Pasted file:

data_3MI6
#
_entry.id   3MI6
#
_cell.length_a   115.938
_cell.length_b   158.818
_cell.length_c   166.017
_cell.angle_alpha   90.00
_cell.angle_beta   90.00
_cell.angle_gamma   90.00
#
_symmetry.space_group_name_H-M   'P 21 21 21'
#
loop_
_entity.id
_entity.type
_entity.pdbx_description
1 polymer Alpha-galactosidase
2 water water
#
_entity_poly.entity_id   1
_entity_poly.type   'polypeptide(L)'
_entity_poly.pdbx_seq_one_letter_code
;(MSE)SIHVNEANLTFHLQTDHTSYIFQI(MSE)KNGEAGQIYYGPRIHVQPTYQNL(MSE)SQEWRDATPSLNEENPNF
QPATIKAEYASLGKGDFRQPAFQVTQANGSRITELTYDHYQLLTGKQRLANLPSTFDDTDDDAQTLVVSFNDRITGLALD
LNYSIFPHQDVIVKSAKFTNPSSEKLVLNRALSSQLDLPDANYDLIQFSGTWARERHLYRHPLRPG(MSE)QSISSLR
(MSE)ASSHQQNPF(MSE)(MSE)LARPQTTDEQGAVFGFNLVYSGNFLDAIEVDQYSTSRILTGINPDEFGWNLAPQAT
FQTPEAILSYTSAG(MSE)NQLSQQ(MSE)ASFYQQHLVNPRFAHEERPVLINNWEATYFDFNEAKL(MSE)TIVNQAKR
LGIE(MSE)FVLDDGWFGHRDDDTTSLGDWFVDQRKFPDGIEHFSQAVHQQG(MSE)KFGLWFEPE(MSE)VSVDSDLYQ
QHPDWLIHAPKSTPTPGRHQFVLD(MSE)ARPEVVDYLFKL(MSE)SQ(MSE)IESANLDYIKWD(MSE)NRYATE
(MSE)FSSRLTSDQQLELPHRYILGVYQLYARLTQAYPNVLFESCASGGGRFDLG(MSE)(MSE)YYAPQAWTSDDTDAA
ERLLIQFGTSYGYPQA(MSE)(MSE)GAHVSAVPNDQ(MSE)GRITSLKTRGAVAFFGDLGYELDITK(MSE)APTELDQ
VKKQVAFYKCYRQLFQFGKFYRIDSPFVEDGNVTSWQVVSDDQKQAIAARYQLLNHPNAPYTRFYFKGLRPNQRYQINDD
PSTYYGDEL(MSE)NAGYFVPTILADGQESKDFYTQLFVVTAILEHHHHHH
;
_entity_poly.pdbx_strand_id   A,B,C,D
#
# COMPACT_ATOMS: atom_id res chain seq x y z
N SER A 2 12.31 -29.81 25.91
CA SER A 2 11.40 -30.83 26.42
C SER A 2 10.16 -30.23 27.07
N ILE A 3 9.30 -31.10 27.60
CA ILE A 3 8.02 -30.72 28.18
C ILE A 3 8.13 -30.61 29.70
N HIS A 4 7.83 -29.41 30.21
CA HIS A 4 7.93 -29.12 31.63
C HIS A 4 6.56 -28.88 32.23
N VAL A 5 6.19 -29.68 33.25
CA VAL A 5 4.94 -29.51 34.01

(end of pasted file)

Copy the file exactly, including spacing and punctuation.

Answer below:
data_3MI6
#
_entry.id   3MI6
#
_cell.length_a   115.938
_cell.length_b   158.818
_cell.length_c   166.017
_cell.angle_alpha   90.00
_cell.angle_beta   90.00
_cell.angle_gamma   90.00
#
_symmetry.space_group_name_H-M   'P 21 21 21'
#
loop_
_entity.id
_entity.type
_entity.pdbx_description
1 polymer Alpha-galactosidase
2 water water
#
_entity_poly.entity_id   1
_entity_poly.type   'polypeptide(L)'
_entity_poly.pdbx_seq_one_letter_code
;(MSE)SIHVNEANLTFHLQTDHTSYIFQI(MSE)KNGEAGQIYYGPRIHVQPTYQNL(MSE)SQEWRDATPSLNEENPNF
QPATIKAEYASLGKGDFRQPAFQVTQANGSRITELTYDHYQLLTGKQRLANLPSTFDDTDDDAQTLVVSFNDRITGLALD
LNYSIFPHQDVIVKSAKFTNPSSEKLVLNRALSSQLDLPDANYDLIQFSGTWARERHLYRHPLRPG(MSE)QSISSLR
(MSE)ASSHQQNPF(MSE)(MSE)LARPQTTDEQGAVFGFNLVYSGNFLDAIEVDQYSTSRILTGINPDEFGWNLAPQAT
FQTPEAILSYTSAG(MSE)NQLSQQ(MSE)ASFYQQHLVNPRFAHEERPVLINNWEATYFDFNEAKL(MSE)TIVNQAKR
LGIE(MSE)FVLDDGWFGHRDDDTTSLGDWFVDQRKFPDGIEHFSQAVHQQG(MSE)KFGLWFEPE(MSE)VSVDSDLYQ
QHPDWLIHAPKSTPTPGRHQFVLD(MSE)ARPEVVDYLFKL(MSE)SQ(MSE)IESANLDYIKWD(MSE)NRYATE
(MSE)FSSRLTSDQQLELPHRYILGVYQLYARLTQAYPNVLFESCASGGGRFDLG(MSE)(MSE)YYAPQAWTSDDTDAA
ERLLIQFGTSYGYPQA(MSE)(MSE)GAHVSAVPNDQ(MSE)GRITSLKTRGAVAFFGDLGYELDITK(MSE)APTELDQ
VKKQVAFYKCYRQLFQFGKFYRIDSPFVEDGNVTSWQVVSDDQKQAIAARYQLLNHPNAPYTRFYFKGLRPNQRYQINDD
PSTYYGDEL(MSE)NAGYFVPTILADGQESKDFYTQLFVVTAILEHHHHHH
;
_entity_poly.pdbx_strand_id   A,B,C,D
#
# COMPACT_ATOMS: atom_id res chain seq x y z
N SER A 2 12.31 -29.81 25.91
CA SER A 2 11.40 -30.83 26.42
C SER A 2 10.16 -30.23 27.07
N ILE A 3 9.30 -31.10 27.60
CA ILE A 3 8.02 -30.72 28.18
C ILE A 3 8.13 -30.61 29.70
N HIS A 4 7.83 -29.41 30.21
CA HIS A 4 7.93 -29.12 31.63
C HIS A 4 6.56 -28.88 32.23
N VAL A 5 6.19 -29.68 33.25
CA VAL A 5 4.94 -29.51 34.01